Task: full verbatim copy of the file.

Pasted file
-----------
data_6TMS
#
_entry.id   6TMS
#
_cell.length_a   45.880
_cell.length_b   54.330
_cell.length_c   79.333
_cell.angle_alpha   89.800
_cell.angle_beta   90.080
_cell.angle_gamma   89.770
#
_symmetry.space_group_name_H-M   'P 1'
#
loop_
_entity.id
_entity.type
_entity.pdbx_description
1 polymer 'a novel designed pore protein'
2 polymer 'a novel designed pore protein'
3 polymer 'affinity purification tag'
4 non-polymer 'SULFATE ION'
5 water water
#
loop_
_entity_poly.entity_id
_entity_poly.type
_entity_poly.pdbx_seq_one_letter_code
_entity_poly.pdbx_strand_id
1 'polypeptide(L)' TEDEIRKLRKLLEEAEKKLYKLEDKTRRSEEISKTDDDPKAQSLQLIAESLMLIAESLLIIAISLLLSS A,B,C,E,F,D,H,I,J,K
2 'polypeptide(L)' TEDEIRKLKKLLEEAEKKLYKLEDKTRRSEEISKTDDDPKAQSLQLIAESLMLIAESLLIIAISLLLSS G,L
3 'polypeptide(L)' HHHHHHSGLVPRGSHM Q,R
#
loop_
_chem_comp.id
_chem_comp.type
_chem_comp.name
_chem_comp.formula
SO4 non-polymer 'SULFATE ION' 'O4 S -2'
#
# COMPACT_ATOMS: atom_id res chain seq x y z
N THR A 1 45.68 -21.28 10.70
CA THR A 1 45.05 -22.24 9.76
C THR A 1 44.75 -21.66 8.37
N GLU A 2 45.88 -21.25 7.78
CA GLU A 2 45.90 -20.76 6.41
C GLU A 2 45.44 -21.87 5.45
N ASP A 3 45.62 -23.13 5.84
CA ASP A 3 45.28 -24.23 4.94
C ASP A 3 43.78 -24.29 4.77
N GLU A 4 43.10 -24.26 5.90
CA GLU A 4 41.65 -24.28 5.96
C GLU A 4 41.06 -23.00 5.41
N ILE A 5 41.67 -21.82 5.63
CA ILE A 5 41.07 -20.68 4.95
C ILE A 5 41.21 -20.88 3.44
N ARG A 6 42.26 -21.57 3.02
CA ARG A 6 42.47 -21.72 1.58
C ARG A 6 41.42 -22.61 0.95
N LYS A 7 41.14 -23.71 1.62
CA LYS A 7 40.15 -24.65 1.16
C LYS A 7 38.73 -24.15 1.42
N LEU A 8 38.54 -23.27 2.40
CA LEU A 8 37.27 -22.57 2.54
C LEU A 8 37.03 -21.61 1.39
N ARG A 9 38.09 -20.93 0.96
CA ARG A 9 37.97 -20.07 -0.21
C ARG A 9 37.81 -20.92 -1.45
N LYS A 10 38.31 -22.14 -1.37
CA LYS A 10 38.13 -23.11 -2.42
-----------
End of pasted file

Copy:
data_6TMS
#
_entry.id   6TMS
#
_cell.length_a   45.880
_cell.length_b   54.330
_cell.length_c   79.333
_cell.angle_alpha   89.800
_cell.angle_beta   90.080
_cell.angle_gamma   89.770
#
_symmetry.space_group_name_H-M   'P 1'
#
loop_
_entity.id
_entity.type
_entity.pdbx_description
1 polymer 'a novel designed pore protein'
2 polymer 'a novel designed pore protein'
3 polymer 'affinity purification tag'
4 non-polymer 'SULFATE ION'
5 water water
#
loop_
_entity_poly.entity_id
_entity_poly.type
_entity_poly.pdbx_seq_one_letter_code
_entity_poly.pdbx_strand_id
1 'polypeptide(L)' TEDEIRKLRKLLEEAEKKLYKLEDKTRRSEEISKTDDDPKAQSLQLIAESLMLIAESLLIIAISLLLSS A,B,C,E,F,D,H,I,J,K
2 'polypeptide(L)' TEDEIRKLKKLLEEAEKKLYKLEDKTRRSEEISKTDDDPKAQSLQLIAESLMLIAESLLIIAISLLLSS G,L
3 'polypeptide(L)' HHHHHHSGLVPRGSHM Q,R
#
loop_
_chem_comp.id
_chem_comp.type
_chem_comp.name
_chem_comp.formula
SO4 non-polymer 'SULFATE ION' 'O4 S -2'
#
# COMPACT_ATOMS: atom_id res chain seq x y z
N THR A 1 45.68 -21.28 10.70
CA THR A 1 45.05 -22.24 9.76
C THR A 1 44.75 -21.66 8.37
N GLU A 2 45.88 -21.25 7.78
CA GLU A 2 45.90 -20.76 6.41
C GLU A 2 45.44 -21.87 5.45
N ASP A 3 45.62 -23.13 5.84
CA ASP A 3 45.28 -24.23 4.94
C ASP A 3 43.78 -24.29 4.77
N GLU A 4 43.10 -24.26 5.90
CA GLU A 4 41.65 -24.28 5.96
C GLU A 4 41.06 -23.00 5.41
N ILE A 5 41.67 -21.82 5.63
CA ILE A 5 41.07 -20.68 4.95
C ILE A 5 41.21 -20.88 3.44
N ARG A 6 42.26 -21.57 3.02
CA ARG A 6 42.47 -21.72 1.58
C ARG A 6 41.42 -22.61 0.95
N LYS A 7 41.14 -23.71 1.62
CA LYS A 7 40.15 -24.65 1.16
C LYS A 7 38.73 -24.15 1.42
N LEU A 8 38.54 -23.27 2.40
CA LEU A 8 37.27 -22.57 2.54
C LEU A 8 37.03 -21.61 1.39
N ARG A 9 38.09 -20.93 0.96
CA ARG A 9 37.97 -20.07 -0.21
C ARG A 9 37.81 -20.92 -1.45
N LYS A 10 38.31 -22.14 -1.37
CA LYS A 10 38.13 -23.11 -2.42